These Reusable Face Shields Get a Thumbs Up from Frontliners

The simpler, the better. 

The Gokongwei Brothers Foundation (GBF) and Universal Robina Corporation (URC) distributed over 100,000 reusable face shields to 33 hospitals in April and May. 

URC is one of the Philippines’ largest food firms. Due to the increasing demand for protective equipment during the pandemic, the corporation repurposed parts of its production line to manufacture tens of thousands of reusable face shields for frontliners fighting against COVID-19.

David Lim, URC’s senior vice president for quality, engineering, sustainability & technical services, designed the URC face shield. “We decided to come up with a face shield design that can both be easily manufactured and is reusable,” he said.

LOOK: Department of Health Secretary Francisco Duque III wearing the face shield from IATF televised briefing

URC’s face shields are made using three basic materials: a polypropylene (PP) strip that is 14mm thick and about a meter long; an 8-by-13-inch PET sheet; and some staples to hold it together. The face shields don’t require a lot of materials, making it easy to mass produce thousands of units to distribute to frontliners.

The company buys the PET sheets and staples, but the PP strips are produced in a URC facility located in Calamba, Laguna.

Some face shields use foam, but the material absorbs microbes, which prevents frontliners from reusing them. URC’s face shields use PP strips and can be easily disinfected: all it needs is a dip in sterilizing solution and it can be used again.

Dr. Joseph Angelo Kiat of the surgery department at the Veterans Memorial Medical Center said the clearer acetates also help with visibility and are helping janitors, staff, and health workers stay safe while on the job.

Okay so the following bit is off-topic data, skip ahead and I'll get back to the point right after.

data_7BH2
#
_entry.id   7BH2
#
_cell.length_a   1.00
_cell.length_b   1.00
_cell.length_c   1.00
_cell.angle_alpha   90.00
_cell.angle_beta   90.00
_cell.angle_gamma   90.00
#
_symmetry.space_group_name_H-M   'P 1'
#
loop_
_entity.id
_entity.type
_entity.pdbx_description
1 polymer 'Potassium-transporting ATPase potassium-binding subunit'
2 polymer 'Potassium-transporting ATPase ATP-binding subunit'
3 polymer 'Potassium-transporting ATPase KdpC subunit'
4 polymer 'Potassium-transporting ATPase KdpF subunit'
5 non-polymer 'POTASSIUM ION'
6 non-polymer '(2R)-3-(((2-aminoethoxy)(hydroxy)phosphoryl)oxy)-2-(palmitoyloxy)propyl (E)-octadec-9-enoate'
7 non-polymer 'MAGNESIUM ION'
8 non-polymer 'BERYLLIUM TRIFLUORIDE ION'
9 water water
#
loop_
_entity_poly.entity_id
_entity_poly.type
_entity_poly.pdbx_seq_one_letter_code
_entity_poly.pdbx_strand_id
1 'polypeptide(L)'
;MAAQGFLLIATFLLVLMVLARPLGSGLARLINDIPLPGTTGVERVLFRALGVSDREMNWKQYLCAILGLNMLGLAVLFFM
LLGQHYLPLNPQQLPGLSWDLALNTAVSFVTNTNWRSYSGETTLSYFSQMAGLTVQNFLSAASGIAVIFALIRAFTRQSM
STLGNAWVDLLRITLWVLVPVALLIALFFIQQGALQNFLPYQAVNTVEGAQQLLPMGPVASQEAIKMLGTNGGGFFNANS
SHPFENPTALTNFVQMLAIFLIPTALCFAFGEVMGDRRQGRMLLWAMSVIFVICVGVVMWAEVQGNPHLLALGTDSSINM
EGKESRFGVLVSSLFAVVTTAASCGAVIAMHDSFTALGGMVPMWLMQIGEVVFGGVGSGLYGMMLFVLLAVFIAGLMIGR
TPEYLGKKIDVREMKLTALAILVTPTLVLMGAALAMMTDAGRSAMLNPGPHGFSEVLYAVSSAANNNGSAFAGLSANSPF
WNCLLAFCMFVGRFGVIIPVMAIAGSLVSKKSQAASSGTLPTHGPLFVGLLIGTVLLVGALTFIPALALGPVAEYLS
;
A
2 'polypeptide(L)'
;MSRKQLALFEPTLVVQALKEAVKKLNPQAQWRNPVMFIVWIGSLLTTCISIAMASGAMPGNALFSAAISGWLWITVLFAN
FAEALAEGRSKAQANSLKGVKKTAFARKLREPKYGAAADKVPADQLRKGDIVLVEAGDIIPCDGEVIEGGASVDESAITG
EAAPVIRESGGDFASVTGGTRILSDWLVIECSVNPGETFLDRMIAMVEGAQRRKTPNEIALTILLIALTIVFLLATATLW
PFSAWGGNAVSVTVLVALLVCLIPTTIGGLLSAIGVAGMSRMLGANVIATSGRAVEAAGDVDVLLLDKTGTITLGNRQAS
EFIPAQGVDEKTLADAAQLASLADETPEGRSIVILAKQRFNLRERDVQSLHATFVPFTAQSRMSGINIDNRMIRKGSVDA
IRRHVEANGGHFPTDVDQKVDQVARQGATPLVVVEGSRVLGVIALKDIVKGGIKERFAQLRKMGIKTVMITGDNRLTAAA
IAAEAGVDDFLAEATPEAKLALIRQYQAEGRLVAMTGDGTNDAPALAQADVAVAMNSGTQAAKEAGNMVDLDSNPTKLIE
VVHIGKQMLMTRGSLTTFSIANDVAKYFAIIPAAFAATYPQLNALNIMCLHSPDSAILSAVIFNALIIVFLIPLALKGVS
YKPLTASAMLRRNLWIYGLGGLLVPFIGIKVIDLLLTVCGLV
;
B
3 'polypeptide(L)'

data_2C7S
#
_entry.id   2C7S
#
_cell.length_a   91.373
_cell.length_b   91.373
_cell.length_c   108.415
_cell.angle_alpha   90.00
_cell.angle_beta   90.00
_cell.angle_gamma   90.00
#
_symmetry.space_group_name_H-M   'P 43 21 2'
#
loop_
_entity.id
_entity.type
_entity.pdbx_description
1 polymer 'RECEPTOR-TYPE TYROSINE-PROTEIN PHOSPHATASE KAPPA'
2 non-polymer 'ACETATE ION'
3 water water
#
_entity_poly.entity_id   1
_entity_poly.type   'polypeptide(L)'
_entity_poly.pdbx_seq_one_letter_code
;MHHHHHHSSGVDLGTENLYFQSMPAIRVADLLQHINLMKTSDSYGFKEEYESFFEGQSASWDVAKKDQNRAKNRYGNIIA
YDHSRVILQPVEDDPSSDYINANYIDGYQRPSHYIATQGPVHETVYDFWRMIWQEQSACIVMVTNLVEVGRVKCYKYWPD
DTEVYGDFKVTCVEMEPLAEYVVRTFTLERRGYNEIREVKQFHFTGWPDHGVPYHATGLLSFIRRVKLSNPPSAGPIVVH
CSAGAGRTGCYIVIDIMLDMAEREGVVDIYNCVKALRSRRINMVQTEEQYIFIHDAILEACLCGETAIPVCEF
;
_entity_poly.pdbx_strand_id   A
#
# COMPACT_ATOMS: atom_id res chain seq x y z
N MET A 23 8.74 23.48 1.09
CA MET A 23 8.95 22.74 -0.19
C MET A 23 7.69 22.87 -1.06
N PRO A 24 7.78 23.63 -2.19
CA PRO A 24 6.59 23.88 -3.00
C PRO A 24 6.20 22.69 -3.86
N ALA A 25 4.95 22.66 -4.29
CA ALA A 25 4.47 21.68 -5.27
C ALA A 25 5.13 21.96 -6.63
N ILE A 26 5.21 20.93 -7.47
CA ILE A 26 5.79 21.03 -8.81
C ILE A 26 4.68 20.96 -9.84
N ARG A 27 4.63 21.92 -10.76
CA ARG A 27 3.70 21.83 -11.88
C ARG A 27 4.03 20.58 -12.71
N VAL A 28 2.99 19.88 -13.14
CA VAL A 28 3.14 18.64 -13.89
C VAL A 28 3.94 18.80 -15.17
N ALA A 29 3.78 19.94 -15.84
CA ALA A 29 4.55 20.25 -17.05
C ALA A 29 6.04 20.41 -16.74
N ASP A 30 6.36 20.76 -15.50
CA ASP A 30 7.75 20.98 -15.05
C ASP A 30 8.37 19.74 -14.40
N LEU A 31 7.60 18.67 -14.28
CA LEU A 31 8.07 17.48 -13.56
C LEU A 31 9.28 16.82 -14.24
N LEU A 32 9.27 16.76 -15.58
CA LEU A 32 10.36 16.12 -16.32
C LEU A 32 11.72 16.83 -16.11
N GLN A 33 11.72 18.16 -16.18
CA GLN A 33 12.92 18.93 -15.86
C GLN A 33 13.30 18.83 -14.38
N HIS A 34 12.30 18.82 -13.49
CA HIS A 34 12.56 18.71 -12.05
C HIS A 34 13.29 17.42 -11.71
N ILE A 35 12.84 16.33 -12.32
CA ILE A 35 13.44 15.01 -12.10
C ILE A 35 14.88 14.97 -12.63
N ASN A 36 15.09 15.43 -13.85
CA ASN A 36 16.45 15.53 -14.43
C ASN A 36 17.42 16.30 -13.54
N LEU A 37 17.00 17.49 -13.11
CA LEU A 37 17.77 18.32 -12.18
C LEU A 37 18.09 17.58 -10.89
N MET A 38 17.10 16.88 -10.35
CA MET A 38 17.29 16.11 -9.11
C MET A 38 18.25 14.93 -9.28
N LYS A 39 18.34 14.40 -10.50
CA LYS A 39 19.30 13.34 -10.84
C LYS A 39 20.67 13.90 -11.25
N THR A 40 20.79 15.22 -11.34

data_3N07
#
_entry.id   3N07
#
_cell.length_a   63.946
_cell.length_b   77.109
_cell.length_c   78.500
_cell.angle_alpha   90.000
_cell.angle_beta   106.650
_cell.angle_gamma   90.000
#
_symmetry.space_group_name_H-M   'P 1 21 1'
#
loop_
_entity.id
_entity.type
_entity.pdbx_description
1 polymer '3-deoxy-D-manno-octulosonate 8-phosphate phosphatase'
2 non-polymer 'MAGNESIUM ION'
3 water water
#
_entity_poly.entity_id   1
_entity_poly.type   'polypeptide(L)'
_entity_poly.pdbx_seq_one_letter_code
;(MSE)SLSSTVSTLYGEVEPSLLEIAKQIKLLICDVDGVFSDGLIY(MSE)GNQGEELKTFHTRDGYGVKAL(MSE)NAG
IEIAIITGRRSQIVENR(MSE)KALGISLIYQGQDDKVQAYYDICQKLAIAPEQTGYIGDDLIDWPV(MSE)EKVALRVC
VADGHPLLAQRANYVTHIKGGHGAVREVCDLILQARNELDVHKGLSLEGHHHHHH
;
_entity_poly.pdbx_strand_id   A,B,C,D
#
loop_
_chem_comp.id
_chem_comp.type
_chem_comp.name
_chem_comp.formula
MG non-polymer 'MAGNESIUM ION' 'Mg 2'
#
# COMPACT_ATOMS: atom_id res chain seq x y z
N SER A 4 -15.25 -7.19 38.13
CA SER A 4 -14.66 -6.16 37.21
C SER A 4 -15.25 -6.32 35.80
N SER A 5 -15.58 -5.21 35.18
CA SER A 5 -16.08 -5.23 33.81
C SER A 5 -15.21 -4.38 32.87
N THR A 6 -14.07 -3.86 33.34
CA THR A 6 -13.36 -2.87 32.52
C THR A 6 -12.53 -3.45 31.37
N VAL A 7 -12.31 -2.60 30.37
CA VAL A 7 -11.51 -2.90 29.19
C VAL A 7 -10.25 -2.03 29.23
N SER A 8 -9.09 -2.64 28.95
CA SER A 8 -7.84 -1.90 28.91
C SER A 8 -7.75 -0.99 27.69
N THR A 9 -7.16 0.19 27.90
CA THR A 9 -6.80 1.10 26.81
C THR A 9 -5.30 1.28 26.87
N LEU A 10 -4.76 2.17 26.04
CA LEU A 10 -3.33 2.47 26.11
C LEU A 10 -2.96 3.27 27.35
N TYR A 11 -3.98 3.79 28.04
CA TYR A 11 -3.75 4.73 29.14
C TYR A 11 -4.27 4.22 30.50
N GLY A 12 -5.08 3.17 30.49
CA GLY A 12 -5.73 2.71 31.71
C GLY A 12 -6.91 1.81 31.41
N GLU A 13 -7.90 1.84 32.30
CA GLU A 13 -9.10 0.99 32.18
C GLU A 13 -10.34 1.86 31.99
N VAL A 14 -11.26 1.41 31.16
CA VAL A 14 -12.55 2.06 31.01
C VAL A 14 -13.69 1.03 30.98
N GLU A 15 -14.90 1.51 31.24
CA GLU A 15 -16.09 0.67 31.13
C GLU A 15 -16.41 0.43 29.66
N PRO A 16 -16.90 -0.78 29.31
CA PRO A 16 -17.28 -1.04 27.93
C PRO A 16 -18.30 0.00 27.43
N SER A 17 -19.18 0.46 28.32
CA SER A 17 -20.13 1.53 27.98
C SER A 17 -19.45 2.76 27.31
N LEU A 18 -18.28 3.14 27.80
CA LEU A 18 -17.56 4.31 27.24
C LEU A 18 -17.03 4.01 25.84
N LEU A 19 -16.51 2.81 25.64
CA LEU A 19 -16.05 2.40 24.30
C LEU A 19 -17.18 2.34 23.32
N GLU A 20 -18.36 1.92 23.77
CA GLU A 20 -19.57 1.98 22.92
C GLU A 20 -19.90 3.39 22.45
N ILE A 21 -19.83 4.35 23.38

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“They are lightweight and sturdy. The face shields are also easy to clean for reuse,” said Dr. Kiat. “These face shields are already distributed to our hospital employees including our janitors, orderly, and food servers assigned to our COVID wing and wards.”

According to GBF executive director Grace Colet, the design from URC engineers allowed GBF to quickly respond to the hospitals' needs for quality face shields.

“Since these were manufactured locally and efficiently at URC's repurposed plant line, we were able to secure face shields at a more affordable cost which allowed GBF to distribute to more hospitals in need," Colet said.

GBF distributed the face shields to the Research Institute for Tropical Medicine, Philippine General Hospital in Muntinlupa City, The Medical City and Rizal Medical Center in Pasig City, the Chinese General Hospital and San Lazaro Hospital in Manila City, and Lung Center of the Philippines, Philippine Heart Center, and East Avenue Medical Center in Quezon City, to name a few.


These hospitals received face shields based on the number of COVID-19 cases currently being handled and their public call for donation.

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